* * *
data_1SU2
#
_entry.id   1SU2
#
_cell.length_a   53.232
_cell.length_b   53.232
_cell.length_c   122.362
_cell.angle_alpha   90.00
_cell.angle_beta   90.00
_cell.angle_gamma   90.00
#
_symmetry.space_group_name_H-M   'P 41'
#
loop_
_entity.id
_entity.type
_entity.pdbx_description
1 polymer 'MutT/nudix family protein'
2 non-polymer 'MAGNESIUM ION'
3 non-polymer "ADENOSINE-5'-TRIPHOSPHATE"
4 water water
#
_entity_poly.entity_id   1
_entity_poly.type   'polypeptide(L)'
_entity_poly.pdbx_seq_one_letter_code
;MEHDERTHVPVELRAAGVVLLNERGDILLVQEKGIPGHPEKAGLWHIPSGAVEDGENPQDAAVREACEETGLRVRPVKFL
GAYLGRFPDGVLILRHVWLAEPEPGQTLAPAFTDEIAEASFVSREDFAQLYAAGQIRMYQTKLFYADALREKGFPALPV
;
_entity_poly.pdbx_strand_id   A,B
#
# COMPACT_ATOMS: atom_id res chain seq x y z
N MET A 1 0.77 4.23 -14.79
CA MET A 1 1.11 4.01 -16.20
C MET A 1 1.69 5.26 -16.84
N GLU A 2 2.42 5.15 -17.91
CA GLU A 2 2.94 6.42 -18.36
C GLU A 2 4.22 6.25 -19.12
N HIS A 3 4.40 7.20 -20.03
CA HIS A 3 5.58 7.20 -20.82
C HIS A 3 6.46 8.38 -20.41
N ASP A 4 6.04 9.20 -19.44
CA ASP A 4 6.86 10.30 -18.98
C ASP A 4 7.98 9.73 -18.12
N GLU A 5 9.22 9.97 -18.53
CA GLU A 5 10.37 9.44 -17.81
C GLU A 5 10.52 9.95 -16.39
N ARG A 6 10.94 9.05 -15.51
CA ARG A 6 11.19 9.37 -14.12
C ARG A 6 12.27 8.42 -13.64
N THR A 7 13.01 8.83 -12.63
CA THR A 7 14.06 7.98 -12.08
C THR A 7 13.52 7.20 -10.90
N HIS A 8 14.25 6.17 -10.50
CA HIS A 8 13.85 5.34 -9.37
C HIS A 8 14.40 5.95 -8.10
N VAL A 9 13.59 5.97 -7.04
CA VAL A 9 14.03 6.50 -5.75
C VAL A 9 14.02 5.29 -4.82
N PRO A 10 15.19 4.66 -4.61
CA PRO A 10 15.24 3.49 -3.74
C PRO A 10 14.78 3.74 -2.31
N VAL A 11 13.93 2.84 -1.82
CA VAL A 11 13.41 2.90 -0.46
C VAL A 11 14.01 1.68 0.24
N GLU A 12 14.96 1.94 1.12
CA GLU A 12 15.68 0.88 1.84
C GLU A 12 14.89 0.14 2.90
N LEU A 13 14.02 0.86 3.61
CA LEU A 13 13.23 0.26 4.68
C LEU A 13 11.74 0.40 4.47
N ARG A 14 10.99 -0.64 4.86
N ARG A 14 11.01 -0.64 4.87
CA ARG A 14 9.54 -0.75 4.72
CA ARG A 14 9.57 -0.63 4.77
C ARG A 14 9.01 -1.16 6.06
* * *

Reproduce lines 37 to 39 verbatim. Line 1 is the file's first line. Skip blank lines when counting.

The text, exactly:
C GLU A 2 4.22 6.25 -19.12
N HIS A 3 4.40 7.20 -20.03
CA HIS A 3 5.58 7.20 -20.82